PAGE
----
But the fact remains that in 1985, John Riggins has gained no yardage and perhaps has lost some valuable ground. Following the incident at the Washington Press Club's Salute to Congress dinner Jan. 30, sources said the Redskins were upset about Riggins' behavior off the field and were concerned about him and his image.

His arrest July 25 in Reston (Riggins strongly maintains his innocence) added to the team's fears.

Riggins could not be reached for comment for this story, but his wife did agree to be quoted.

When asked if her husband's reputation has been tarnished in the last 6 1/2 months, Mary Lou Riggins said: "I don't think so. If anything, I think people would be concerned about him.

"I personally think it's important to set a good example. I don't like to see people go to extremes. I like moderation."

She added that she does not believe her husband has a drinking problem.

Reporters at the Dickinson College football field in Carlisle asked Cooke one day if the Redskins were concerned about Riggins.

"I'm not a doctor, nor a psychiatrist, nor one of those instant analysts of the mental state of other people," Cooke said. "John says he has no problems, and if John says so, it must be so."

The subject obviously has come up for discussion between Cooke and Riggins, although Cooke will not talk about their meetings.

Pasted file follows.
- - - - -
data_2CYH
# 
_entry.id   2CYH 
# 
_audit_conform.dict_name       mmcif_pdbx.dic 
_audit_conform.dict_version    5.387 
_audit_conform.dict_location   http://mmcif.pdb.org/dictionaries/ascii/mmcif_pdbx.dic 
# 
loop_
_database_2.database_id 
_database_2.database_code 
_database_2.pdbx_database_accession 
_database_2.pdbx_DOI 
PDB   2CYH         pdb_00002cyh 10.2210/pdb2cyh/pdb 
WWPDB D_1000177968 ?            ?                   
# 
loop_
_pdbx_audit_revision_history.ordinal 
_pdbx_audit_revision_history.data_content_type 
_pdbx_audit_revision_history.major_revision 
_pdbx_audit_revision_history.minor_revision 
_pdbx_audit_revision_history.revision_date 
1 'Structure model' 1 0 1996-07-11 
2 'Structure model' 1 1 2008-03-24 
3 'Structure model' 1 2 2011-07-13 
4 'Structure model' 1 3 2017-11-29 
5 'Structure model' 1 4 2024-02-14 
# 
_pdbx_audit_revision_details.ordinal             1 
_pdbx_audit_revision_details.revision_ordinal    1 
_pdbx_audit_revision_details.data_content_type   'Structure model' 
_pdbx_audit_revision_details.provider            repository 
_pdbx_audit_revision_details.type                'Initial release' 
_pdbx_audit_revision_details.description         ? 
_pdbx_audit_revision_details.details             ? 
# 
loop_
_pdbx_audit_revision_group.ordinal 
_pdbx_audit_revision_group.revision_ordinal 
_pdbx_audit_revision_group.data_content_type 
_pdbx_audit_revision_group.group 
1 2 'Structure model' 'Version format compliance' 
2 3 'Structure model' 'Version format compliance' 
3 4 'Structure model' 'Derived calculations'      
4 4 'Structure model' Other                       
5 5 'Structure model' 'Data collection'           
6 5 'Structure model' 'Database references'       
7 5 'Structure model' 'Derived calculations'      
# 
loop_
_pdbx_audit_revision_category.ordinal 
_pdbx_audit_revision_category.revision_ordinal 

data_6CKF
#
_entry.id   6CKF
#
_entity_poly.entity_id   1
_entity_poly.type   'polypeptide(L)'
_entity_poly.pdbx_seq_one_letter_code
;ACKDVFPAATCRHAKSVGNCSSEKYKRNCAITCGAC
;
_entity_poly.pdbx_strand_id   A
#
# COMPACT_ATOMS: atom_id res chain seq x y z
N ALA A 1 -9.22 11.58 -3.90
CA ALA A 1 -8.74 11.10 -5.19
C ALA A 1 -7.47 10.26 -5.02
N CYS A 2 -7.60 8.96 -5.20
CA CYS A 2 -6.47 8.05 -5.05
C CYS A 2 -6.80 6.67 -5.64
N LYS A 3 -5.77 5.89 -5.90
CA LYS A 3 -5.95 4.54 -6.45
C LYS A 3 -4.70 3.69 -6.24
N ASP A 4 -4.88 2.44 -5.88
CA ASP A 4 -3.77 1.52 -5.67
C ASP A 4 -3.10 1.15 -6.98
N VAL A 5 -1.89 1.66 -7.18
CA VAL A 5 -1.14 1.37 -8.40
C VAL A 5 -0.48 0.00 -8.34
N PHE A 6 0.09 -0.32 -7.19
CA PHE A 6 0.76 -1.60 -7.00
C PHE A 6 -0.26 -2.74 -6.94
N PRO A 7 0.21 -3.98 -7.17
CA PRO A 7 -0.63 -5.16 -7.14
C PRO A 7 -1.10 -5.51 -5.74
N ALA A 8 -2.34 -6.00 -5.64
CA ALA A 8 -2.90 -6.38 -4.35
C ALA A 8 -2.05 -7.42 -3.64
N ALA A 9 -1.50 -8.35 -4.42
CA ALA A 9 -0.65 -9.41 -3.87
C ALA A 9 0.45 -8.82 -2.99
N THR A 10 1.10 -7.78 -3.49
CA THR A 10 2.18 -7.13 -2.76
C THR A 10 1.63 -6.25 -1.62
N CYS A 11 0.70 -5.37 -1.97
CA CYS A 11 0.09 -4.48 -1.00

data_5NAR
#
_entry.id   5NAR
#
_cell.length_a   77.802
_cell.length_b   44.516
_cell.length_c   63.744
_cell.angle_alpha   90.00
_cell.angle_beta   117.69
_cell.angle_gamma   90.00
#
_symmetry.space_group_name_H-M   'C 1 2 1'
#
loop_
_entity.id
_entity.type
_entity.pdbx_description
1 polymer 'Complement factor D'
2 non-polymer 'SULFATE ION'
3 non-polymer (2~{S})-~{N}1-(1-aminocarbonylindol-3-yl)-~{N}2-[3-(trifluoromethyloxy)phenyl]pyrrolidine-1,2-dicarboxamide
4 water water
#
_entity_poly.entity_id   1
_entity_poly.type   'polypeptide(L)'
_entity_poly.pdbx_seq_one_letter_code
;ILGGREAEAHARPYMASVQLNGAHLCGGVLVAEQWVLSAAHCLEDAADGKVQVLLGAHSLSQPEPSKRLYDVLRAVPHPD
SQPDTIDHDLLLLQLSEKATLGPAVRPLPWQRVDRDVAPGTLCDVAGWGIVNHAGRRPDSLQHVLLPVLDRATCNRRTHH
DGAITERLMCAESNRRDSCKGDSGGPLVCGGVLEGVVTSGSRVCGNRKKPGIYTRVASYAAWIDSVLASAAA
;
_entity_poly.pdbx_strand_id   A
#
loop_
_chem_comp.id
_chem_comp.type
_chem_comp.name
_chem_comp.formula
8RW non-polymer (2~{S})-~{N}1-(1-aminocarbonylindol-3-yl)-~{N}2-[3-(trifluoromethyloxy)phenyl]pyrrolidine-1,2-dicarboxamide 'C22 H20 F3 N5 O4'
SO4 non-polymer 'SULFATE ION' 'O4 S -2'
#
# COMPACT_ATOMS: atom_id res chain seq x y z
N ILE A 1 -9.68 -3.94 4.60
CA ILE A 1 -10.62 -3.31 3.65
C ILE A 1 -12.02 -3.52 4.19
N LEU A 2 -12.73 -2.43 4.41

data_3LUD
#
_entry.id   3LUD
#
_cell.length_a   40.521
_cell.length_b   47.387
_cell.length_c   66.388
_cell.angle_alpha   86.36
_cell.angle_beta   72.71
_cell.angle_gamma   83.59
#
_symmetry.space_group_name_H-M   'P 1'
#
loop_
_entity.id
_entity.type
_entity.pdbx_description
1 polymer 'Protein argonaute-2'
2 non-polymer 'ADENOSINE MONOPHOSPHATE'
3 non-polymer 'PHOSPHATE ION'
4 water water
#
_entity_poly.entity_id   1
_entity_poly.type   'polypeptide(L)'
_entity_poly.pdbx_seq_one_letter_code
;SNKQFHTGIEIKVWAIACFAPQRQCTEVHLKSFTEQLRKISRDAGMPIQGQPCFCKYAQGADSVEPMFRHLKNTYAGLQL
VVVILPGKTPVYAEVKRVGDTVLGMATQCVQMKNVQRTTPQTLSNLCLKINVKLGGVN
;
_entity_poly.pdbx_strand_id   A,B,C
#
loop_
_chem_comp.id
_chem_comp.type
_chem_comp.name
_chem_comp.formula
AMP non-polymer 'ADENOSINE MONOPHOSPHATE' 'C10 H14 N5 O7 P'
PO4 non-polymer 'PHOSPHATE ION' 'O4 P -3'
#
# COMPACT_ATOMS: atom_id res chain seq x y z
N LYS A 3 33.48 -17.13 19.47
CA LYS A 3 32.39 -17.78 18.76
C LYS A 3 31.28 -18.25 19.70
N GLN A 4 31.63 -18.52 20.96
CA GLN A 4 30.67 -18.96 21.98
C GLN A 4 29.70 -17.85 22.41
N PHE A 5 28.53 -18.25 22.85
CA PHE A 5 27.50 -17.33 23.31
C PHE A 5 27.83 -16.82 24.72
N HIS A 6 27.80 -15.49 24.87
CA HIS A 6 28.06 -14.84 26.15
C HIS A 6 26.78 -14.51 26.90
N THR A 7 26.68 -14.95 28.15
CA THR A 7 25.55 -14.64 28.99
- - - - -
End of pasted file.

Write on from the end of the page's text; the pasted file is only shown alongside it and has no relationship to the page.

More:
At least two people -- one Redskins official and one person who knows Riggins -- expressed hope that the arrest might bring the issue out in the open. "We need to discuss it, find out if there is a problem," the team official said.

Although Gibbs will not say what type of action he may take, all indications are something will be done. Perhaps it will come in the form of a fine. Perhaps the Redskins will require a more thorough medical examination of Riggins.

Certainly, the Redskins know they will be watched. About 50 letters have come to the team office about Riggins, and, according to a team source, "not one has been positive."

One came from the Northern Virginia chapter of MADD (Mothers Against Drunk Driving). Riggins and Stuart Miller, one of his best friends, were stopped by Fairfax County police while riding in Miller's BMW at 1:50 a.m. July 25. Miller was charged with driving while intoxicated, although Jerry Phillips, the attorney for Riggins and Miller, said Miller passed a Breathalyzer test. Miller's trial date is Sept. 17. Riggins' is Oct. 24.

Cooke has said Riggins is "innocent until proven guilty."

But, he added, "If he is guilty, I find it deplorable and I regret it as I'm sure he does, too."

While the Redskins privately wonder about the fallout of the Riggins Affair as they maintain a very firm facade, those who know the running back well say most of what has happened recently is nothing new.

After all, this is the man who showed up at the New York Jets training camp in 1973 with a Mohawk haircut; the man who sat out the 1980 season in a contract dispute; and the man who arrived at Cooke's Super Bowl party in 1983 in top hat and tails.

"He enjoys life the way he plays football -- hard," said Miller, who has known Riggins for seven years.

"He can get along with a truck driver at a truck stop and two days later sit between Ronald Reagan and Sen. (Paul) Laxalt (R-Nev.) and pull it off."